3.03.2009

Guest Speaker.. Mr Andy Smith

The following excerpt is written by Andy Smith regarding his trip from Miami to St Pete via 43 ft Hanse sailboat as crew for Capt Don Montgomery. We asked Andy to write about this experience from his perspective and we appreciate him doing so.

Now Andy is not one to blow his own horn... but "a toot toot!!"

My name is Andy Smith and I was fortunate enough to crew for Skipper Don on a Hanse yacht for 5 days in Florida. This is my best attempt to recount the epic journey that was my time with Don, Lana, my father Bill Smith, and myself. This is a story of survival, hope, and Chips Ahoy. Like many good stories, this one begins in a scary, foreign place and ends in one of safety and revelation.

I did my best to prepare for the trip, scouring the library in my current home of Seattle for books relating to the ocean. Big, heavy, expensive and unnecessary, it was with a thud that these books landed in the back of Skipper Don’s truck. My father greeted me at the airport in Miami, rambling off details about the sail ahead, but before we could depart, we took an airboat ride.

I found it interesting that we searched out the business with the smallest airboats, the most private ride. Fishtailing through Everglade grass rivers, finally learning the origin of the word hammock and encountering an alligator in a deep, boring, midday trance. The Everglades, once the worlds best water filter, still percolate with life, sunlight charging one of earth’s great photosynthetic playgrounds.









After the airboat ride we made great time in organizing our provisions (no blueberries Bill!) and loaded up the gorgeous Hanse yacht that was to be our vessel from Miami to Tampa Bay. Skipper Don announced that we were leaving that night, why not I said, lets get the show on the road!

We gingerly slipped the yacht out of the harbor and our journey began. The Miami skyline looked like neon lipstick as we cruised down the narrow ship channel. Once out in the open ocean, the waves quickly grew alarming. Humongous, deep-rolling waves rocked me into instant nausea, a puking epiphany, and seasickness as thick as the waves we rode. No pills could appease my condition, I just held on as we motored into the deep Atlantic Ocean. That night I hung on to my harness, wedging my arm under my back to stabilize myself, laying down in the cockpit of the boat. I would occasionally wake to confirm that it was incredibly dark, the waves still punishingly strong, the ocean, still not giving me any relief.

Now, many of you know Don, but this was my first time hanging out with him. While I was sicker than a dog, Don casually ate Chips Ahoy and stayed up all night. Navigational glitches did not phase him. I was so glad to have him guiding the boat through that scary night.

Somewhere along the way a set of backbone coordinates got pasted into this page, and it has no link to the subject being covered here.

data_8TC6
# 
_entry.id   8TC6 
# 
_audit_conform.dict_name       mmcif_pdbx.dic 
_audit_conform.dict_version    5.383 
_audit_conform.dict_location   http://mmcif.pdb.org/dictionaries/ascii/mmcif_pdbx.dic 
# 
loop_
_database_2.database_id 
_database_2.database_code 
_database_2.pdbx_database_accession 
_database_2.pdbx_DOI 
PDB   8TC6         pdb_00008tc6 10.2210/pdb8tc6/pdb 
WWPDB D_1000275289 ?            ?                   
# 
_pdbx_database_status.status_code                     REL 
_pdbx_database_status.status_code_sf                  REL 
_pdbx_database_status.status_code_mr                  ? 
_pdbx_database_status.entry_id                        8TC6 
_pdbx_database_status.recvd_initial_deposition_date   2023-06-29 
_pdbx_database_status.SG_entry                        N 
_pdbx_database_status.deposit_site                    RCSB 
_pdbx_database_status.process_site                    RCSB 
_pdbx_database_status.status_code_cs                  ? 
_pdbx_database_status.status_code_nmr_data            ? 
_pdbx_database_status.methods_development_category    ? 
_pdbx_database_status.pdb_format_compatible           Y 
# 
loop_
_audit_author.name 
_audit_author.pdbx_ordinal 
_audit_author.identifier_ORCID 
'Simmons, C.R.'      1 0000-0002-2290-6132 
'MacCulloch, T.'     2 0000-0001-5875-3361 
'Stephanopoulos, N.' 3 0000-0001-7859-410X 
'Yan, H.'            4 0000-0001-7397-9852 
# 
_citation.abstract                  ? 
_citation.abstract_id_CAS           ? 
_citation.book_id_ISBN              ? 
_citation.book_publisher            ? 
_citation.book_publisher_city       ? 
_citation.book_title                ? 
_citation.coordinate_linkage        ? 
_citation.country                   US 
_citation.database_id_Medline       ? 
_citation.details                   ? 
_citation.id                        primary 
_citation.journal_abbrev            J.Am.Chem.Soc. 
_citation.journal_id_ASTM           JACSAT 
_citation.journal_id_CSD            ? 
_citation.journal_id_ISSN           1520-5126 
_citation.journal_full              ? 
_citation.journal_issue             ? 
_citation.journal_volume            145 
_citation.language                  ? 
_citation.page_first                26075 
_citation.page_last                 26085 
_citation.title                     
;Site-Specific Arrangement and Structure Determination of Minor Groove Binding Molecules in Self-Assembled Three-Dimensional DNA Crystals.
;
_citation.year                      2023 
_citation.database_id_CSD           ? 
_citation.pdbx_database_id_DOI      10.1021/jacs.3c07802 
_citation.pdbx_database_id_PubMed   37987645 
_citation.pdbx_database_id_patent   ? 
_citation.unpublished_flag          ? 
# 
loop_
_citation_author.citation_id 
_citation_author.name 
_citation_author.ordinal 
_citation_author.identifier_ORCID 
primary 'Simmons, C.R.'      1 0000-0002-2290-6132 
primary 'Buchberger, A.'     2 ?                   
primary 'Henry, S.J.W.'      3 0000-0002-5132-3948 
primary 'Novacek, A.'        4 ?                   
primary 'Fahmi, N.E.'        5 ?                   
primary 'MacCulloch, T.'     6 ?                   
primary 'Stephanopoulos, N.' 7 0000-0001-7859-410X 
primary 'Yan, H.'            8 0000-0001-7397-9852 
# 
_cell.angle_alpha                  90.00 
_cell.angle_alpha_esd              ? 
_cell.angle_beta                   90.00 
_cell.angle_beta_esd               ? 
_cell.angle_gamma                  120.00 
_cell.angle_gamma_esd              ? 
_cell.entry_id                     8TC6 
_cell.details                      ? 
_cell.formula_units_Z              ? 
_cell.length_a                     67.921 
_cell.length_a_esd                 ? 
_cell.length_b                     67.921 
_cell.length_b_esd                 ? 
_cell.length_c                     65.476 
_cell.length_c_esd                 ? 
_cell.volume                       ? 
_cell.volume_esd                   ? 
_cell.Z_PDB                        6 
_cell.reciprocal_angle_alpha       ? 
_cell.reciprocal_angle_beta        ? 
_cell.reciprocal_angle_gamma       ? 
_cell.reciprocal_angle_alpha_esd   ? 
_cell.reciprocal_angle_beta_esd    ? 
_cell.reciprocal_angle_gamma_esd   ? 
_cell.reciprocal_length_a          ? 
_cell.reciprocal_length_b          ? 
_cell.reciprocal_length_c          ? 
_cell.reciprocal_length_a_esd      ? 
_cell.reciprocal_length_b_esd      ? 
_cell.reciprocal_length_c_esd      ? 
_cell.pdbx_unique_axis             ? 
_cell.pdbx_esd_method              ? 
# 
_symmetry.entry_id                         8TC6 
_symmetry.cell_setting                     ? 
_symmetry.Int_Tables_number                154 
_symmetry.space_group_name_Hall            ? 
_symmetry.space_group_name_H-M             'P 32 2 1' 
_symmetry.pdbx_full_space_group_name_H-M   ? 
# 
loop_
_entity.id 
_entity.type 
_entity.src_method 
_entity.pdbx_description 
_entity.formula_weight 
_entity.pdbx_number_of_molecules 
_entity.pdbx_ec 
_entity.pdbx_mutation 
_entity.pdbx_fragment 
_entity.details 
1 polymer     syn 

When the sun finally rose, it was glorious. With the light, came perspective and dimension, the ocean whispering its vibratory map, I felt much better.




We eventually made it to Marathon Key, where a manatee was loitering in our parking space to get more fuel. The gentle sea cow was a totem in my mind, saying, YES, you have survived the bad part, now enjoy Florida and mama ocean. We ate at Porky’s in Marathon, enjoying some live music. Skipper Don got a round of laughs at my expense, saying the corn I was eating would reappear as phosphorescent fish food once I got back on the boat and returned to my habit of constantly vomiting. Generally, it felt great to be in the tropical sway, far from chilly Seattle, alive in a new place.

We set sail the following morning, my father kindly administering as much seasickness medication as his son could hold. I remember the turquoise water off the coast of Key West, Lana tactfully using the navigation system, father and son doing our best to remember the menagerie of different colored ropes, known as sheets that allowed the boat to sail. I learned a ton, grooved out on my Dad’s Ipod play list and remained generally speechless at the vast ocean around me.

The final leg of our journey was in the relatively shallow, calm waters of the Gulf of Mexico. For long stretches of time, we only saw the occasional shrimp boat. I hummed along to the sound of the diesel engine and ate turkey sandwiches. We maximized the available wind and I let some wind pass of my own.

On the edge of our return to land, my father made a feast of Ramen noodles and I watched dolphins play off the bow of the boat. Lana took photos and got excited at the prospect of seeing her and Don’s special home, Mary Rose.

“Is that a red triangle Bill, Andy what’s our depth, Lana, take the wheel, “ Skipper Don gave us orders as we entered Tampa Bay. Finally arriving at the familiar marina, we were greeted by friends and Mary Rose, a delightful boat, as cozy as a diner, as tough as a biker. I had the great fortune to sleep on her for a night and assert that she is bonafied, ready for the epic journey ahead of her.

I feel blessed to have gone on such a trip. I know that with Lana making crazin/oatmeal cookies for the locals and Don making sure the sails are fine tuned, everything will flow. Thanks Don and Lana for all the laughs and friendship. Thanks Dad for the opportunity, starry night conversations, and pushing the recharge button on his son’s soul. Safe travels!






Thank you Andy for sharing your time and thoughts with us. You gave me a blessing more than you will ever know by joining us on this adventure!! You are a great person and friend.

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